As vascular surgeons involved with reading vascular ultrasound, we are no strangers to innovation in our clinical practice. Endovascular innovations have revolutionized this specialty and allowed our patients to recognize longer, more enjoyable lives as a result. I would say that as a specialty, vascular surgeons are generally embracing of new technology with the required amount of skepticism to ensure what we are doing actually helps our patients.
In recent years, there has been a boom in the use of artificial intelligence (AI) in many areas of practice. This includes surveillance of aneurysms, cannulation of vessels, as well as vascular ultrasound. Like many innovations, I think that as kinks get worked out the innovation and speed that AI brings will benefit our patients. I support the move forward.
However, we need some caution as we move forward. At our busy institution, we run our sonographers and radiologists off their feet with ultrasound studies of patients who have had increasingly complex open and endovascular treatments, often bilateral and often following other procedures. When my phone rings with one of our vascular radiologists on the phone, I can be assured of 3 things. The first is they are more than likely calling about one of the patients with a case similar to what I have mentioned above. The second assurance is that we will have a very fruitful conversation, while viewing pictures, about exactly what the sonographic findings are, what they mean for the patient, and how they may be worked up further, if necessary. I am also sure that I will engage with details of the procedure and the rationale for why it was done. This free-flow discussion will result in the third assurance, our patients will receive better care.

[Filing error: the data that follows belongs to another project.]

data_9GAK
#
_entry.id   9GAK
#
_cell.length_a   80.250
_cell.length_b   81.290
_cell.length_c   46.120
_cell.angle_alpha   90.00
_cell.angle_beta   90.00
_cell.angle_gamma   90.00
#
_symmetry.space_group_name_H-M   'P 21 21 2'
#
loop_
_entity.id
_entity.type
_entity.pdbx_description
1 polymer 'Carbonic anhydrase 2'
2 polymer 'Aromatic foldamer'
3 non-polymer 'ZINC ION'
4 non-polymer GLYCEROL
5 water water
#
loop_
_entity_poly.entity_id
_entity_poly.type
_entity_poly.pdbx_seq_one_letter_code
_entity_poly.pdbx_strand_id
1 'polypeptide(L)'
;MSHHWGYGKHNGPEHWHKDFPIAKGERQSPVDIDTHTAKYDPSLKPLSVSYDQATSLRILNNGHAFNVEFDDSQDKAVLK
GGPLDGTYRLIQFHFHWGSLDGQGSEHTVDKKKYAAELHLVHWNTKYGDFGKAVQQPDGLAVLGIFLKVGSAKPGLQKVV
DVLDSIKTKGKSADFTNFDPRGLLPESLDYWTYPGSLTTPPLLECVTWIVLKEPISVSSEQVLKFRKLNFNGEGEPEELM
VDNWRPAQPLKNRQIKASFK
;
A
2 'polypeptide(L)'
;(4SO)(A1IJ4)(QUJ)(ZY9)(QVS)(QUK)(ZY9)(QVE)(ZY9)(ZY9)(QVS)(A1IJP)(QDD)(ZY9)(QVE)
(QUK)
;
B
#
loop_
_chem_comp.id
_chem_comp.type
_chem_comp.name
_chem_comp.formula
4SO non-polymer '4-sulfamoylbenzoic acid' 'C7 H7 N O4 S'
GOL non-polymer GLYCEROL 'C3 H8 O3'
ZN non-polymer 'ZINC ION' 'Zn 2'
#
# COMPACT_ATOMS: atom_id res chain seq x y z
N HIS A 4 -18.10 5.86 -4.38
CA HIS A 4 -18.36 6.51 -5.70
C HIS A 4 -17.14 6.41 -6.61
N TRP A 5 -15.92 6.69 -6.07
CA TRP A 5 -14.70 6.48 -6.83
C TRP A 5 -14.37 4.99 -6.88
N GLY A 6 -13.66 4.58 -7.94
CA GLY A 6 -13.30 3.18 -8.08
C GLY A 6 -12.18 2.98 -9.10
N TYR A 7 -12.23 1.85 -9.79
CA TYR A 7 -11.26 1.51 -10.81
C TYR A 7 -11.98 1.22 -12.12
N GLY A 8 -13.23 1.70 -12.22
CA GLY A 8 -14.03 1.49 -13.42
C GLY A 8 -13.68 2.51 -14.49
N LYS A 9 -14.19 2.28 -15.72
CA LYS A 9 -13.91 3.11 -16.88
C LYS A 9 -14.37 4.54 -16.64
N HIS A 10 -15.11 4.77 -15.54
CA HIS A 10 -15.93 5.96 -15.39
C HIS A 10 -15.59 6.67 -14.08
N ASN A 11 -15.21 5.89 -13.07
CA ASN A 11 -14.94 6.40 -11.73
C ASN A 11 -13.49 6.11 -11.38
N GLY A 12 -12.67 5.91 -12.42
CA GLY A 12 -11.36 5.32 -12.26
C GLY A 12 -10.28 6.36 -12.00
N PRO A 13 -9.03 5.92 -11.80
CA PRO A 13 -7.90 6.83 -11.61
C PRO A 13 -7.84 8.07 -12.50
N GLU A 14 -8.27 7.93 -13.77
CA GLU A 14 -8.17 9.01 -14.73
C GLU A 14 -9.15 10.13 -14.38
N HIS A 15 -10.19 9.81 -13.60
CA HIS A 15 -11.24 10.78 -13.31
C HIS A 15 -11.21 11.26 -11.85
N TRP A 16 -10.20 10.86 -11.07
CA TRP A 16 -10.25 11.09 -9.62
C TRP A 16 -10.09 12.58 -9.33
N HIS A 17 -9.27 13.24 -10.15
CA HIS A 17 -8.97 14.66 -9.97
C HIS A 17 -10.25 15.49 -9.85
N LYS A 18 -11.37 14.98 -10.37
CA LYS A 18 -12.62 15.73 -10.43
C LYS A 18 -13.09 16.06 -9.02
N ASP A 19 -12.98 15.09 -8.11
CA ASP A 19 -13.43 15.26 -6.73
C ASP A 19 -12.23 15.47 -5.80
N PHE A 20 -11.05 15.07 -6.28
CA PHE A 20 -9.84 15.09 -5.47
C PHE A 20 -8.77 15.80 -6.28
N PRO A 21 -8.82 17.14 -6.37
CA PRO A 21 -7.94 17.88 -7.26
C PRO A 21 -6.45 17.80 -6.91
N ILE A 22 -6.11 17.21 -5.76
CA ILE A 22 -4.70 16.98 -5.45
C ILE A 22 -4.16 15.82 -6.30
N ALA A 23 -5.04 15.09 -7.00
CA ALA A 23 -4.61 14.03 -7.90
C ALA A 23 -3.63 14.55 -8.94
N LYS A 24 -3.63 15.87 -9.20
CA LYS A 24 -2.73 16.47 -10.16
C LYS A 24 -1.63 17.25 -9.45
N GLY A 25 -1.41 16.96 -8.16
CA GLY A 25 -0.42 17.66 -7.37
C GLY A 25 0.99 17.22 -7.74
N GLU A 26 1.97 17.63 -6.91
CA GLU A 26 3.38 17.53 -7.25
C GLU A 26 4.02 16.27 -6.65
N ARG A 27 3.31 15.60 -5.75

I am quite sure these conversations are happening all over the world. They bring two specialties together; they meld the art with the science, resulting in better patient care. My concern is that with the increasing use of AI, especially in the complicated cases, we will lose this connection and the ability to exchange information. We see this to some extent already; “In basket me!”, “text it over”, “check your email”. (Please don’t view this as an anti-technology rant, it really isn’t. Please view it as a pro-discussion rant!)
My concern is that the natural extension of AI use will be the elimination of experienced specialists who can engage in discourse about challenging problems and the specialists’ innate ability to leverage each other’s natural intelligence and experience. The very nature of widespread AI use in vascular ultrasound discounts this important exchange and actually rewards it for not occurring. It’s a system designed for speed and throughput, and its natural extension will be less conversation as the images are not passing the eyes of an experienced clinician but rather a microchip.
As I stated, I am not anti-technology, but I am pro-discussion! It behooves our specialties to celebrate this unique relationship we have had over decades. Call each other; support and explain things to each other. Be an example to others of true collaboration between “competitive” specialties. Embrace the technology as a means to showcase the true value of our different, yet complementary skills: excellent patient care. Besides, a cheerful phone call beats an “in-basket” any day.
Jonathan Cardella, MD, FRCS, is an Associate Professor of Surgery (Vascular) and Program Director of the Vascular Surgery residency at Yale School of Medicine.
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